In the run up to the COP21 UN climate talks in Paris this December, we're busting some commonly-heard climate myths, from shifting the blame to India and China to putting our faith in techno-fixes.
This first myth to kick off our series is one of the most recurring catchphrases of CEOs, lobbyists and sadly, most of our politicians.
This myth goes a little something like this: big business is changing. Big business wants to be part of the solution. Big business is taking steps to cool the world. We need to reward efforts and include major corporations in decision-making. Sometimes we even hear that it's up to big business to "save us" now, because world leaders have proven their incompetence or unwillingness. Every year, at every COP (Conference of Parties, the annual UN climate talks), it's the same old story.
Despite constant calls for more inclusion of corporations, a closer look shows us they're hardly excluded at all in the first place.
A striking example of the overwhelming presence of big business is the COP 19 that took place in Warsaw in 2013, when civil society walked out of the talks to protest intense corporate lobbying.
The brands of the dirtiest corporations in the world could be seen everywhere at the COP, sprawled on the conference center and on by-products. The Executive Secretary of the talks, Christiana Figueres, actually took time off from the negotiations to give a speech at the World Coal Association conference.
At the national and regional levels, all political climate initiatives are systematically targeted by lobbying. Big fossil fuel companies spent millions of euros to bring down political ambition in the EU climate & energy 2030 package as much as possible. In every one of our countries, big corporations are involved in decision-making process to water down laws and environmental regulations.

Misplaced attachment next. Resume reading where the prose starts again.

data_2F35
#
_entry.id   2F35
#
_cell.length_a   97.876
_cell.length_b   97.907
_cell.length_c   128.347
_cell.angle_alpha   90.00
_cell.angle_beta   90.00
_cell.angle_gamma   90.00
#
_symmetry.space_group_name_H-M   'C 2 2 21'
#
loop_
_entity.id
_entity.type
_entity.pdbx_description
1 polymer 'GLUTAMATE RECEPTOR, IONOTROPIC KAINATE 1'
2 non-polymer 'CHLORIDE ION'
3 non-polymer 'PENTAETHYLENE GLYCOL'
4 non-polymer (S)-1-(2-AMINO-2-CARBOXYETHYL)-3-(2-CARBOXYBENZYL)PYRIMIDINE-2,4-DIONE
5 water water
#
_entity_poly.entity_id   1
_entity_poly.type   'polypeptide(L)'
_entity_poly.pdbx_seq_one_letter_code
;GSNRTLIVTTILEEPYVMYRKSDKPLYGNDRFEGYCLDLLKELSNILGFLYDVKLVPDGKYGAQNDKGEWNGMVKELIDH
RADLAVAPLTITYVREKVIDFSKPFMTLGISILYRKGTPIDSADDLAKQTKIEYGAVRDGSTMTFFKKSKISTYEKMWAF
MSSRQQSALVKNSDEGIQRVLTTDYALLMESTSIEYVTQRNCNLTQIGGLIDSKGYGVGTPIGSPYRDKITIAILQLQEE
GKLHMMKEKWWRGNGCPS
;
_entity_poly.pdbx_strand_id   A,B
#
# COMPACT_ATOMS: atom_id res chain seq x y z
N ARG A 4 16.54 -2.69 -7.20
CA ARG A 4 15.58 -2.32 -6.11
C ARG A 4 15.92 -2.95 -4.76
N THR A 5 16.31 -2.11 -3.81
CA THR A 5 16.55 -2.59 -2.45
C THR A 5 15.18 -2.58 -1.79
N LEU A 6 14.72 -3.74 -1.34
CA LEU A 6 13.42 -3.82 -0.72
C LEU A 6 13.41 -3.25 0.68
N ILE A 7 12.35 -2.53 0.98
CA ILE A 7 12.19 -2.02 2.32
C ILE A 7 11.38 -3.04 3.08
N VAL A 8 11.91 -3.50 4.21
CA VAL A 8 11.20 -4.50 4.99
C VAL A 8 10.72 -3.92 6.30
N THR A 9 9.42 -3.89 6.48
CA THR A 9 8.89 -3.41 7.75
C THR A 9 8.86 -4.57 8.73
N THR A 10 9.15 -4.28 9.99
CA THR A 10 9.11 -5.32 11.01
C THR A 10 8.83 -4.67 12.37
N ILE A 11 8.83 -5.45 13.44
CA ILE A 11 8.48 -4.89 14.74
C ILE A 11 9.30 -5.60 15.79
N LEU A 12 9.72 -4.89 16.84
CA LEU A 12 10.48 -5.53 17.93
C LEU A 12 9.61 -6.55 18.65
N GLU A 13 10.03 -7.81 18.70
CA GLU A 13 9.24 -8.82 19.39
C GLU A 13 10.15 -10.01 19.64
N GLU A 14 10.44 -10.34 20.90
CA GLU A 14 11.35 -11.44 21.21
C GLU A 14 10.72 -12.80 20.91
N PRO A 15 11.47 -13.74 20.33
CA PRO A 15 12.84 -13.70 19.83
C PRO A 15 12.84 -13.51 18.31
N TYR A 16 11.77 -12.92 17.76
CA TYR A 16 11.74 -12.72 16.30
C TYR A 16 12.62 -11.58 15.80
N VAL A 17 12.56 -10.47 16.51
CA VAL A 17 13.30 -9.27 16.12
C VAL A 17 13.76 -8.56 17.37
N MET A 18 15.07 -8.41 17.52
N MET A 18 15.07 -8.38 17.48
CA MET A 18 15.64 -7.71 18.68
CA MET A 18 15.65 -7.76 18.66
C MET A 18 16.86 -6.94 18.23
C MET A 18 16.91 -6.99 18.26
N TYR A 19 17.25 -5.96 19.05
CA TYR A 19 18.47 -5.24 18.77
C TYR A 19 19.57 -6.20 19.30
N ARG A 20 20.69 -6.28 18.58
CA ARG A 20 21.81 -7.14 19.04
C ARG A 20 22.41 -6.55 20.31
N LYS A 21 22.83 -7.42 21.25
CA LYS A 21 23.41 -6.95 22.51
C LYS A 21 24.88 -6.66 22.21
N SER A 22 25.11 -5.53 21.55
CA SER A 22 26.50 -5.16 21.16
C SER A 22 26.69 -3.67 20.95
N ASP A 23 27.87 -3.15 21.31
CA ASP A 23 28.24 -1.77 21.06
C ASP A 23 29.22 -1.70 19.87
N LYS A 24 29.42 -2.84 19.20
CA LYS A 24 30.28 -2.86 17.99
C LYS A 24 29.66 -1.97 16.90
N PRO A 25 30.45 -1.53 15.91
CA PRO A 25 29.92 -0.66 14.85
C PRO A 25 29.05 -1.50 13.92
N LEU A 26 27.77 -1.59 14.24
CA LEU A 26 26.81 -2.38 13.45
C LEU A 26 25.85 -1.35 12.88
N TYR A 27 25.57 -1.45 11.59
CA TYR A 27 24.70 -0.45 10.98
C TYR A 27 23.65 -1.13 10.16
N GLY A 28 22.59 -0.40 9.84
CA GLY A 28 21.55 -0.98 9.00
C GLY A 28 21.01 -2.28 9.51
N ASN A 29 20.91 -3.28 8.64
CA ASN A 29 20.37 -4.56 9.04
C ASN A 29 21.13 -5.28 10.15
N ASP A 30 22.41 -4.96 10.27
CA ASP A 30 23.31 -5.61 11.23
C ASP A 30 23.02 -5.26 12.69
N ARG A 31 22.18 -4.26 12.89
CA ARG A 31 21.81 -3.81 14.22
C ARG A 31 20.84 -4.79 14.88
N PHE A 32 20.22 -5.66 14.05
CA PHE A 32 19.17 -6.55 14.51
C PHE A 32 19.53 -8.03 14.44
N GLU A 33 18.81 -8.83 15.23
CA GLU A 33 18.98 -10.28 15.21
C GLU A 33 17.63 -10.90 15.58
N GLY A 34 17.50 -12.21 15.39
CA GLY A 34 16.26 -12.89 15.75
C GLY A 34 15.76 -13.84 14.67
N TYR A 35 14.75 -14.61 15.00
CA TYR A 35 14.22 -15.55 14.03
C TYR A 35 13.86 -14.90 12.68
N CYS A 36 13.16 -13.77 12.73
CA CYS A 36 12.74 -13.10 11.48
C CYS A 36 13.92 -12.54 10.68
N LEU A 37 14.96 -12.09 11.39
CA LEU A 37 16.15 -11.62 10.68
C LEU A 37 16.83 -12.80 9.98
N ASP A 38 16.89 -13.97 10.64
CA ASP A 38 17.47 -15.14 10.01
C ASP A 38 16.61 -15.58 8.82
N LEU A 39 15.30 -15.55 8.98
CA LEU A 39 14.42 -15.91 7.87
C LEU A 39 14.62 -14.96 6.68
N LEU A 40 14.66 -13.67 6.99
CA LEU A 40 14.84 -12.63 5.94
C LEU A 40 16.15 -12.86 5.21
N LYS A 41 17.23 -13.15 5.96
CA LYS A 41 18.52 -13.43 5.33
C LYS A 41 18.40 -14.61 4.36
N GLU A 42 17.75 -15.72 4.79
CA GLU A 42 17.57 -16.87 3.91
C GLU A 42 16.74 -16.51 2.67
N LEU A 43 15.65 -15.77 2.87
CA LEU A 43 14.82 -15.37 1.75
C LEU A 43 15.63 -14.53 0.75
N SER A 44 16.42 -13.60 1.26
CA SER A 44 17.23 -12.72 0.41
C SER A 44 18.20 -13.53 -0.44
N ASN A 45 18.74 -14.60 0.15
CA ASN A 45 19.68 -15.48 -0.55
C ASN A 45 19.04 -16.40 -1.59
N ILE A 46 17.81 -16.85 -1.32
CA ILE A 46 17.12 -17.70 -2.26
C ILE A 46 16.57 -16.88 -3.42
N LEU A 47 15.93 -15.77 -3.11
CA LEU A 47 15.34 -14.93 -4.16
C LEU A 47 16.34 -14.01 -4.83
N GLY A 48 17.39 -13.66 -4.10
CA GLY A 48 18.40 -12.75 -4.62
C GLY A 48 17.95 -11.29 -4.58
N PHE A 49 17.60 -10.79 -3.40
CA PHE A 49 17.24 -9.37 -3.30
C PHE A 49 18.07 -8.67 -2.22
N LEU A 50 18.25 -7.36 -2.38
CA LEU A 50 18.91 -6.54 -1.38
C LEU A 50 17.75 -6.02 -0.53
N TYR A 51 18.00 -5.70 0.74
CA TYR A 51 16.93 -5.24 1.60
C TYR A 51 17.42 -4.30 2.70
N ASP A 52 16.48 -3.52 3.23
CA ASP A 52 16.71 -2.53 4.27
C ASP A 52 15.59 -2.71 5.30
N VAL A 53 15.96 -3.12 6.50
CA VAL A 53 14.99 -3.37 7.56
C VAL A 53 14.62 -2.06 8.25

It seems these constant calls for an increased "inclusion" of major corporations are more rhetoric than actual concern - designed to justify their current involvement.
Big business are not democratic institutions. People don't vote for big business representatives and big business' job isn't securing the general interest - it's securing its own private interest.
One could argue that as actors of "civil society" (in the broadest definition possible of the term) they should have a voice at the table. But when we take into account that the means of corporations are infinitely superior to communities, grassroots organisations, non-profits, scientist organisations, etc, we should ask ourselves, is "equal" representation actually fair? We simply do not have the same leverage. Impacted communities cannot spend millions of dollars to lobby decision makers, sponsor international conferences or hire lawmakers to draft tighter environmental legislation.
Can we really pretend these huge inequalities don't exist? Restricting corporate influence - rather than enabling it - seems to ensure the protection of democratic principles and general interest above anything else.
When reporting on climate change, the mainstream media narrative tends to focus on our individual responsibilities in the crisis (we need to change our lightbulbs, recycle, etc). Consequently, the weight of huge corporations is often overlooked.